Recently in South Africa, we have had our media full of talk of the Xenophobic attacks, and as I write this there seems to still be a long way to go before any point of calmness will be reached. Everyone, young and old, educated or not, man or woman, is talking about this current situation. I have for the last few weeks been trying to observe the situation, paying attention to the public discourse , which has been plenty and quite remarkable in its opposition to these attacks. Its interesting that the media is branding these attacks as Xenophobia, which they may be, however it appears to me that although this term is used, it is interesting to see that it seems to have taken or been given an Africa specific identity. By this I mean Xenophobia has been made to come across as an African problem. I am married to a foreigner who is European, even though when we think foreign we think of all people who come from outside this continent, however when I think of Xenophobia at this point, I think African, and not European.
My husband is technically a foreigner in South Africa, however a black foreigner is deemed to be more of a foreigner than a European foreigner. This I have always been aware of on some level, and have never discounted the history of South Africa, and it’s apartheid regime to be on some level, a contributor to the perception that some foreigners are more foreign than others. The colour of one’s skin in South Africa coupled with the accent with which you speak the Queen’s language, are strong determining factors of where one falls in the spectrum of being a foreigner. Needless to say that as soon as I heard in the news that there had been attacks on foreigners, I immediately thought that my husband was in some kind of danger and could even imagine that areas like Camps Bay, where I know for sure that there is a great percentage of foreigners owning homes, would be teeming with police officers to ensure security of the foreigners under attack.
This however, was not the case, after automatically being concerned for my husband’s safety I immediately thought about our brothers and sisters from the neighbouring countries, I knew that this is who they mean by foreigners.
The attacks on men and women from Tanzania, DRC, Somalia to name a few, were rife mainly in areas that are less privileged and areas that historically have been marginalized. Places that don’t have the privilege of having armed response or even bare necessities such as basic amenities.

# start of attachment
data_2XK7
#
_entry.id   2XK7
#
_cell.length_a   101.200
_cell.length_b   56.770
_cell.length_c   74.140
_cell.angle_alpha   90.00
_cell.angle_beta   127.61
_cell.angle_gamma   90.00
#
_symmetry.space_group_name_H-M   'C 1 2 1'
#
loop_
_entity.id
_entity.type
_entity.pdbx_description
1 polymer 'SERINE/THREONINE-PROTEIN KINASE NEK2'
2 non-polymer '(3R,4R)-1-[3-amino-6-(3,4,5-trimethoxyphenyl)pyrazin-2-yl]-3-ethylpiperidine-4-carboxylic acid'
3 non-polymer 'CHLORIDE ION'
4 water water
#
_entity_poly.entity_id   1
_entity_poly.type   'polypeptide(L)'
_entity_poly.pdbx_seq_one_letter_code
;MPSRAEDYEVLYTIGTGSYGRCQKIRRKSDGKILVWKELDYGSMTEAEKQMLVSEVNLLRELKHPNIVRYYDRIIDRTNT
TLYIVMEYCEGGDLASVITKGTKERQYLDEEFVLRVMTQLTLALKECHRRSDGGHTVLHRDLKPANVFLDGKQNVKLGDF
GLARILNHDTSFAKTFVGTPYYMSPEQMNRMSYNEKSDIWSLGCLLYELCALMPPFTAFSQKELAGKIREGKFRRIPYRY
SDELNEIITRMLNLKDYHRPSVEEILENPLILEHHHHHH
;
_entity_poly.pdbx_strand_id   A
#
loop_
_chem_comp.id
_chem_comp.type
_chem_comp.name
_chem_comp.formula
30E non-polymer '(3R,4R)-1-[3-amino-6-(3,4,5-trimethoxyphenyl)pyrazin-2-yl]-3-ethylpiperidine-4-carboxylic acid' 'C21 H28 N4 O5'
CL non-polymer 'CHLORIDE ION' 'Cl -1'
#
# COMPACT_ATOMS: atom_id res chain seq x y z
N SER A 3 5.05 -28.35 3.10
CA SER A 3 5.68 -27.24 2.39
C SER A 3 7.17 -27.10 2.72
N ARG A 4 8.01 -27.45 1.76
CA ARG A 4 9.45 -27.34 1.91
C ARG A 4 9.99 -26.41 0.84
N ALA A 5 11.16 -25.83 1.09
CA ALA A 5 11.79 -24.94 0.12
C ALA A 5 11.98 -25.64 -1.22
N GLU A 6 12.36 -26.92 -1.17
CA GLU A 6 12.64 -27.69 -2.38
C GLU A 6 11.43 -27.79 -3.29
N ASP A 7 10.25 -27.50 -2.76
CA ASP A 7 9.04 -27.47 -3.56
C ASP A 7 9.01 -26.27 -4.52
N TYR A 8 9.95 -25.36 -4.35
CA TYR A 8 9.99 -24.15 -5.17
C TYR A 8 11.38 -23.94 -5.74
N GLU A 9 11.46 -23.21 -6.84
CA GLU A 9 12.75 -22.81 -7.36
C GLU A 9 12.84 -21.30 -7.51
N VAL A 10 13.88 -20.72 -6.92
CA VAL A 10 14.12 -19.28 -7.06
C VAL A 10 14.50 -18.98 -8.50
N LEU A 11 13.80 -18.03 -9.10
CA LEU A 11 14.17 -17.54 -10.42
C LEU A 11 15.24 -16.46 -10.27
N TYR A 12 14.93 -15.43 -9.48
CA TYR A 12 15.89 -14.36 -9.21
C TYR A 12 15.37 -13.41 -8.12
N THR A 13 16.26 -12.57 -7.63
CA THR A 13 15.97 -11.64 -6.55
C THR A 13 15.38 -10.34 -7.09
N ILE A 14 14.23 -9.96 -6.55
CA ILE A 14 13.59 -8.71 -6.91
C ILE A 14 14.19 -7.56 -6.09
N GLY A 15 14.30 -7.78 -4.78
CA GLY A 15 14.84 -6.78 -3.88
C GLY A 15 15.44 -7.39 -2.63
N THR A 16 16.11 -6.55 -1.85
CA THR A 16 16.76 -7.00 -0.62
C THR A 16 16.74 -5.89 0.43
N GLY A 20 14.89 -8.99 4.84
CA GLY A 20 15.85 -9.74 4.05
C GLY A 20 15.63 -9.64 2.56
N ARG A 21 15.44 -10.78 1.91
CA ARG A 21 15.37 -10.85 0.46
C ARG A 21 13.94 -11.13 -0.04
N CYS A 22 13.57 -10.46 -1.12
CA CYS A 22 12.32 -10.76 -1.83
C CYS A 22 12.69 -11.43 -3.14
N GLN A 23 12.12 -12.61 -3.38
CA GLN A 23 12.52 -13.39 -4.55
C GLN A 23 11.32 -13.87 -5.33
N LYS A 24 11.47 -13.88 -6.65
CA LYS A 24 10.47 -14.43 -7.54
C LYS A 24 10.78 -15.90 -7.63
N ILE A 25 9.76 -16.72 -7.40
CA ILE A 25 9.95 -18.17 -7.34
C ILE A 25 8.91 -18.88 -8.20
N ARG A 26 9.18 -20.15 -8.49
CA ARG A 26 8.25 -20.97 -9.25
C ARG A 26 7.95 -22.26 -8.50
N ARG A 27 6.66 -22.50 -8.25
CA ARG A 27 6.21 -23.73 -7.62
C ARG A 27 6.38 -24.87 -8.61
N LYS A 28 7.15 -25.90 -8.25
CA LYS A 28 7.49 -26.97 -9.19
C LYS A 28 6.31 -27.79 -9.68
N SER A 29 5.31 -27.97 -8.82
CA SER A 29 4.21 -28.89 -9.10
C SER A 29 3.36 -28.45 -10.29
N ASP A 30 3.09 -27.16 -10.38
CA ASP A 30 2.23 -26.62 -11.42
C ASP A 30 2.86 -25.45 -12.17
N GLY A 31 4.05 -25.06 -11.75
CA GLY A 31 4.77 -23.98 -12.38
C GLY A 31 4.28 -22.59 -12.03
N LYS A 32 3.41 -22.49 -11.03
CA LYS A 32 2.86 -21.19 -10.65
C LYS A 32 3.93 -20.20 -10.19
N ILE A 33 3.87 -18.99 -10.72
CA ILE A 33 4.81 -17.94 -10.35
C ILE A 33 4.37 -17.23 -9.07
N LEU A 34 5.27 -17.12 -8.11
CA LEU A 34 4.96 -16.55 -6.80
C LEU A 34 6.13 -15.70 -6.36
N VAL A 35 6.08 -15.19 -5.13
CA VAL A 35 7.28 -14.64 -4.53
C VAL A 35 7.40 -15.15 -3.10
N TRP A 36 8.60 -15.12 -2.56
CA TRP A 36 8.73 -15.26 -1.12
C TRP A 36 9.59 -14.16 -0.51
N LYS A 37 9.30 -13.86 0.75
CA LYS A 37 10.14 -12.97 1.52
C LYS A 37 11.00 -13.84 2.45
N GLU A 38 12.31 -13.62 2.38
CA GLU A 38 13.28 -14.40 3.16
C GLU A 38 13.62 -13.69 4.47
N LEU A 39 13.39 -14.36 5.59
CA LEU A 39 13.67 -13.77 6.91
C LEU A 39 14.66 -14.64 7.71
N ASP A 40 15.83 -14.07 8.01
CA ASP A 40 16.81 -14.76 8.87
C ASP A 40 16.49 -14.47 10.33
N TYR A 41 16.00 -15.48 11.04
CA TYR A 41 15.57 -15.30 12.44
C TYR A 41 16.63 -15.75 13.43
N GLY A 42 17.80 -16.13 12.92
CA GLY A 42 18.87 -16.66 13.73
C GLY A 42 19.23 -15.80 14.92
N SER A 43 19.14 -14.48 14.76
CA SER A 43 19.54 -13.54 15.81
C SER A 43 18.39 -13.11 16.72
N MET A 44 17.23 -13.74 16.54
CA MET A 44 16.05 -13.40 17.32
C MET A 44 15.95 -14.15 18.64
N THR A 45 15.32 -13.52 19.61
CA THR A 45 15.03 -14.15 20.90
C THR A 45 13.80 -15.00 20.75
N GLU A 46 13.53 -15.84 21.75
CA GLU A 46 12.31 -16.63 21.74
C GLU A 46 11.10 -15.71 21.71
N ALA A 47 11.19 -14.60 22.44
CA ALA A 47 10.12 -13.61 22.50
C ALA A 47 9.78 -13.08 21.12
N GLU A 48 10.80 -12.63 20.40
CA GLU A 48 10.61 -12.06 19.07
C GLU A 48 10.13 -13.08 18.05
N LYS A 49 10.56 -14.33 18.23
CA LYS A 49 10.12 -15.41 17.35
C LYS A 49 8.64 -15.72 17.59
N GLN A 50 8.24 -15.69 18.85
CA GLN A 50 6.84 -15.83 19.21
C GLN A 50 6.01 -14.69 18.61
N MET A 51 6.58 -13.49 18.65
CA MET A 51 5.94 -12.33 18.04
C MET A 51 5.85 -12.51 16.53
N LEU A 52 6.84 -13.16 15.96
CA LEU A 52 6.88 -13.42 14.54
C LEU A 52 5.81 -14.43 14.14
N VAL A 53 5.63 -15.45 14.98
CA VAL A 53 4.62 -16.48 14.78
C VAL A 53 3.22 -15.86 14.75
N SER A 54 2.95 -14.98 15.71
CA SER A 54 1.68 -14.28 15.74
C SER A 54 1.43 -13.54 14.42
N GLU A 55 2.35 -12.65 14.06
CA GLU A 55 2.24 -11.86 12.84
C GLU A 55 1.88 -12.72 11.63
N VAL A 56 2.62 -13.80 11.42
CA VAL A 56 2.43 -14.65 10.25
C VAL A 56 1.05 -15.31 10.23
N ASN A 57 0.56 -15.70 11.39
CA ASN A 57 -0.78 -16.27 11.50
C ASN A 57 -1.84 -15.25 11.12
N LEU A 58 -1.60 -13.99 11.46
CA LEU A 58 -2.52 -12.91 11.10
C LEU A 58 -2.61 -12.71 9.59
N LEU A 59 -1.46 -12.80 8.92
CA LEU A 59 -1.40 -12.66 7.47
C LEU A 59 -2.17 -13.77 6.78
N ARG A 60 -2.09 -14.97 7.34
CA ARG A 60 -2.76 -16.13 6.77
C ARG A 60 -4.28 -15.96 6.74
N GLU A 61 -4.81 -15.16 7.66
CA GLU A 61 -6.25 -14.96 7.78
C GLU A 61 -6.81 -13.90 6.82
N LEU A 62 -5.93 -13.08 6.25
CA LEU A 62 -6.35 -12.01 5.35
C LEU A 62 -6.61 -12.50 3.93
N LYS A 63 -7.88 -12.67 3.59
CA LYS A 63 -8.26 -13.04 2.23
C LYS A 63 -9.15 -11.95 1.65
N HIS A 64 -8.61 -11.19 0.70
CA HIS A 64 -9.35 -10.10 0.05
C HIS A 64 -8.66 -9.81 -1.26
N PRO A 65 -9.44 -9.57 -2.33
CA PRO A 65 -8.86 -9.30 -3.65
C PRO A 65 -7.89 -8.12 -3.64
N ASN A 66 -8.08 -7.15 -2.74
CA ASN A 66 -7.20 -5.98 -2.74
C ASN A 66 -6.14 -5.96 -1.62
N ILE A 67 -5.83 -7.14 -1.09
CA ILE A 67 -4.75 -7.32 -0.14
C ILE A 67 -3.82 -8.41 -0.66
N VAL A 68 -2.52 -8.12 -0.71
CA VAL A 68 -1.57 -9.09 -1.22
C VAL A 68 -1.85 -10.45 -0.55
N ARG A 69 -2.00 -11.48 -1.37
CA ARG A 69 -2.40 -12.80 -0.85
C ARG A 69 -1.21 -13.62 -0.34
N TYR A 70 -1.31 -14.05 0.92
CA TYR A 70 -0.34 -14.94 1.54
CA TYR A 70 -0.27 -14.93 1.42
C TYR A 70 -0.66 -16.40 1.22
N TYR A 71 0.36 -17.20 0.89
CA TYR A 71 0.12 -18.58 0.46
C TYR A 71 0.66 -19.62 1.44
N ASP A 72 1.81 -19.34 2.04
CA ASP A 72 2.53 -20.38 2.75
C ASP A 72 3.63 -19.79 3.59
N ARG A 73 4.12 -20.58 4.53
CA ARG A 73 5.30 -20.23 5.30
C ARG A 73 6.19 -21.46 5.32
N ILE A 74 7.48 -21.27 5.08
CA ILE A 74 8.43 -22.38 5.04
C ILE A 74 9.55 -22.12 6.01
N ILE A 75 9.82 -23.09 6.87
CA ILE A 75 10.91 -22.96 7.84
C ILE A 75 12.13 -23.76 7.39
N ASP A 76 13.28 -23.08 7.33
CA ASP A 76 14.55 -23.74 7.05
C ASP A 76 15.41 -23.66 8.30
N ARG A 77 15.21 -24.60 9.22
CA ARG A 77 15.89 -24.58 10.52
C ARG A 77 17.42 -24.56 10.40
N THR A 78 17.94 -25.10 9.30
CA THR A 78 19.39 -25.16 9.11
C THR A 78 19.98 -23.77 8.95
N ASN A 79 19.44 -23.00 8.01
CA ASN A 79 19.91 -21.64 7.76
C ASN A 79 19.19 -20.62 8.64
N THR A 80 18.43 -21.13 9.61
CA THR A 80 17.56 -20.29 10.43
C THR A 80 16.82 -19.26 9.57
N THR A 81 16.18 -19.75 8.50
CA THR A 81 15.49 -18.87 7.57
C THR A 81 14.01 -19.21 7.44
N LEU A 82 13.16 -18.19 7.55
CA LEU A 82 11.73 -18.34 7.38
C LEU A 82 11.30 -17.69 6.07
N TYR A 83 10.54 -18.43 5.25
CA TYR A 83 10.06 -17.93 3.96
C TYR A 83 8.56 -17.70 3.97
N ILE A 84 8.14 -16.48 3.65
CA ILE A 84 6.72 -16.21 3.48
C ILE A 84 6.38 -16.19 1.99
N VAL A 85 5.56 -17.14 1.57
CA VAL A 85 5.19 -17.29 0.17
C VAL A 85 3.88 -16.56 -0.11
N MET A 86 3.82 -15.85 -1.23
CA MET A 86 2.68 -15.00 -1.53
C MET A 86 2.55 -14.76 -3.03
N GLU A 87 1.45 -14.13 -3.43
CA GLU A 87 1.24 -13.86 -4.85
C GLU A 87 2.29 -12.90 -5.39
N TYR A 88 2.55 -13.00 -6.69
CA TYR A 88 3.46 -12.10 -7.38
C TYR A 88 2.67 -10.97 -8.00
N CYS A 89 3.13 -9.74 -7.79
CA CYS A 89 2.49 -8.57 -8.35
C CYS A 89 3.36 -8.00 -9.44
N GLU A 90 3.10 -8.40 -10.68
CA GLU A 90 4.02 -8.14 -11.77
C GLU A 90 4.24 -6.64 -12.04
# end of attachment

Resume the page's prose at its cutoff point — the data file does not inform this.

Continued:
These attacks were not taking place in Camps Bay, or the so-called up market areas of Cape Town, that makes me wonder whether the word Xenophobia isn’t somewhat too simplistic a word to attach to these attacks. Xenophobia as a phenomena is influencing these attacks, but I cant help think that there must be other underlying issues that need to be addressed. Issues of poverty for one, the prices of food have been steadily rising while the rate of unemployment has not been decreasing, this is bound to add an amount of pressure on an already highly pressured situation. It is possible for people to reach a breaking point if they feel as if things are not destined to improve.
A former MD of a radio station I once worked for, used to say that we are having a low intensity civil war bubbling under, I have to say that perhaps, he was fortuitous in his observation. There is a strong need for everyone to take a deeper look into what we are dealing with here, we need to improve our understanding of the poverty situation in our country.
After having followed the progress of the attacks via the media, for the first time, I had the opportunity to make contact with this ‘phenomenon’.
I happen to live in the city centre, area right behind home affairs, we live close enough to Parliament, and other places of political significance, so often we see a strong police presence in our area as a result of the diplomatic activities that take place around. Today however, there was a high visibility of the police, but no sign of diplomatic vehicles or the like, instead there was a mass of youth demonstrating and marching down Roeland Street, singing struggle songs and carrying a few banners saying ‘no to Xenophobia’. The young people were vibrant and charged as they were moving into Buitenkant Street, the sight of them and the sound of their voices was so powerful that it compelled one to go closer or run away depending on one’s belief about Toyi toyi and struggle songs. Needless to say that my husband and I ceased the opportunity, ran to fetch our equipment and followed the crowd, which completely swallowed us as soon as we caught up with them.